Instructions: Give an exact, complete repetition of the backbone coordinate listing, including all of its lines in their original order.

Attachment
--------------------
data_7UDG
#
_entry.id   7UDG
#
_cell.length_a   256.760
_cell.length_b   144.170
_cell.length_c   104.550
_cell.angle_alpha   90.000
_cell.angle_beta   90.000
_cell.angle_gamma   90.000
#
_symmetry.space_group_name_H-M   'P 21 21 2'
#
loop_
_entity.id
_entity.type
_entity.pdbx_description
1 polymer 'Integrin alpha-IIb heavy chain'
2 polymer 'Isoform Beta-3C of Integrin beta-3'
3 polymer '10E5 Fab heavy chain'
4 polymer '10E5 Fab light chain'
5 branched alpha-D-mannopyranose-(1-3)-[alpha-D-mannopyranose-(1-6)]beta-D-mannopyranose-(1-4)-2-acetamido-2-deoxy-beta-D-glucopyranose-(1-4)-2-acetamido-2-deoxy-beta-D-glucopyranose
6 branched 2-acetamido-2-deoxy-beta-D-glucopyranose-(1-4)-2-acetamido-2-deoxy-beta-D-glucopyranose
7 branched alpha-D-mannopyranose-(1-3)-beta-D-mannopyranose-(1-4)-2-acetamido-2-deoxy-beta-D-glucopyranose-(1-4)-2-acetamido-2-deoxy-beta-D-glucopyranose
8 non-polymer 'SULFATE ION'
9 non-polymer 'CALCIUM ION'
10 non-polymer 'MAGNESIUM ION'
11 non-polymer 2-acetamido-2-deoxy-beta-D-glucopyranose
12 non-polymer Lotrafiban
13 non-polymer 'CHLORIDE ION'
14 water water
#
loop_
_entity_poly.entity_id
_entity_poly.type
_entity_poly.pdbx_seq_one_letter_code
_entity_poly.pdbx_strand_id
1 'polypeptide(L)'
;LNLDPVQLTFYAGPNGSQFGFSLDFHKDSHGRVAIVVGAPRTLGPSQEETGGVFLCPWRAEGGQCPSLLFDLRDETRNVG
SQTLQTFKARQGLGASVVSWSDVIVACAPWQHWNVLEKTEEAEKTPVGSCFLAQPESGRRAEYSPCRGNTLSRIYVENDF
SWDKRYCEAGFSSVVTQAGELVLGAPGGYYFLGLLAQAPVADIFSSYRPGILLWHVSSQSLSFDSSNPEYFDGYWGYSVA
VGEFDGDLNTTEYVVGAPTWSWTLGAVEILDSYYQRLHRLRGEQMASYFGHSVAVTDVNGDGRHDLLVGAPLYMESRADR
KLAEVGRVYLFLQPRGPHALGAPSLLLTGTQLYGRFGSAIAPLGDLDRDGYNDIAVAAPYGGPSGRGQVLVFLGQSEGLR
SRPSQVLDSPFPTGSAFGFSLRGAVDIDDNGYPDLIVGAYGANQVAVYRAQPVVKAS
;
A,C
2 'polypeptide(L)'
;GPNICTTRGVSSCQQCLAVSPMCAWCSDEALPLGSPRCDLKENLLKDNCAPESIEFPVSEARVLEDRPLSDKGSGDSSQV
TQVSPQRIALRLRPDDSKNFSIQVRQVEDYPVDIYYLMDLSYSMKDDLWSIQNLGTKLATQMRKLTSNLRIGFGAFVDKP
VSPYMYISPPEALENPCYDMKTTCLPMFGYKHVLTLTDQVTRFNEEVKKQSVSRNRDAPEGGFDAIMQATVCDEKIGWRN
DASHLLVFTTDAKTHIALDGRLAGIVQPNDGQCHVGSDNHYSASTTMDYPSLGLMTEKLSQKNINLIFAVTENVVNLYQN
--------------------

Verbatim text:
data_7UDG
#
_entry.id   7UDG
#
_cell.length_a   256.760
_cell.length_b   144.170
_cell.length_c   104.550
_cell.angle_alpha   90.000
_cell.angle_beta   90.000
_cell.angle_gamma   90.000
#
_symmetry.space_group_name_H-M   'P 21 21 2'
#
loop_
_entity.id
_entity.type
_entity.pdbx_description
1 polymer 'Integrin alpha-IIb heavy chain'
2 polymer 'Isoform Beta-3C of Integrin beta-3'
3 polymer '10E5 Fab heavy chain'
4 polymer '10E5 Fab light chain'
5 branched alpha-D-mannopyranose-(1-3)-[alpha-D-mannopyranose-(1-6)]beta-D-mannopyranose-(1-4)-2-acetamido-2-deoxy-beta-D-glucopyranose-(1-4)-2-acetamido-2-deoxy-beta-D-glucopyranose
6 branched 2-acetamido-2-deoxy-beta-D-glucopyranose-(1-4)-2-acetamido-2-deoxy-beta-D-glucopyranose
7 branched alpha-D-mannopyranose-(1-3)-beta-D-mannopyranose-(1-4)-2-acetamido-2-deoxy-beta-D-glucopyranose-(1-4)-2-acetamido-2-deoxy-beta-D-glucopyranose
8 non-polymer 'SULFATE ION'
9 non-polymer 'CALCIUM ION'
10 non-polymer 'MAGNESIUM ION'
11 non-polymer 2-acetamido-2-deoxy-beta-D-glucopyranose
12 non-polymer Lotrafiban
13 non-polymer 'CHLORIDE ION'
14 water water
#
loop_
_entity_poly.entity_id
_entity_poly.type
_entity_poly.pdbx_seq_one_letter_code
_entity_poly.pdbx_strand_id
1 'polypeptide(L)'
;LNLDPVQLTFYAGPNGSQFGFSLDFHKDSHGRVAIVVGAPRTLGPSQEETGGVFLCPWRAEGGQCPSLLFDLRDETRNVG
SQTLQTFKARQGLGASVVSWSDVIVACAPWQHWNVLEKTEEAEKTPVGSCFLAQPESGRRAEYSPCRGNTLSRIYVENDF
SWDKRYCEAGFSSVVTQAGELVLGAPGGYYFLGLLAQAPVADIFSSYRPGILLWHVSSQSLSFDSSNPEYFDGYWGYSVA
VGEFDGDLNTTEYVVGAPTWSWTLGAVEILDSYYQRLHRLRGEQMASYFGHSVAVTDVNGDGRHDLLVGAPLYMESRADR
KLAEVGRVYLFLQPRGPHALGAPSLLLTGTQLYGRFGSAIAPLGDLDRDGYNDIAVAAPYGGPSGRGQVLVFLGQSEGLR
SRPSQVLDSPFPTGSAFGFSLRGAVDIDDNGYPDLIVGAYGANQVAVYRAQPVVKAS
;
A,C
2 'polypeptide(L)'
;GPNICTTRGVSSCQQCLAVSPMCAWCSDEALPLGSPRCDLKENLLKDNCAPESIEFPVSEARVLEDRPLSDKGSGDSSQV
TQVSPQRIALRLRPDDSKNFSIQVRQVEDYPVDIYYLMDLSYSMKDDLWSIQNLGTKLATQMRKLTSNLRIGFGAFVDKP
VSPYMYISPPEALENPCYDMKTTCLPMFGYKHVLTLTDQVTRFNEEVKKQSVSRNRDAPEGGFDAIMQATVCDEKIGWRN
DASHLLVFTTDAKTHIALDGRLAGIVQPNDGQCHVGSDNHYSASTTMDYPSLGLMTEKLSQKNINLIFAVTENVVNLYQN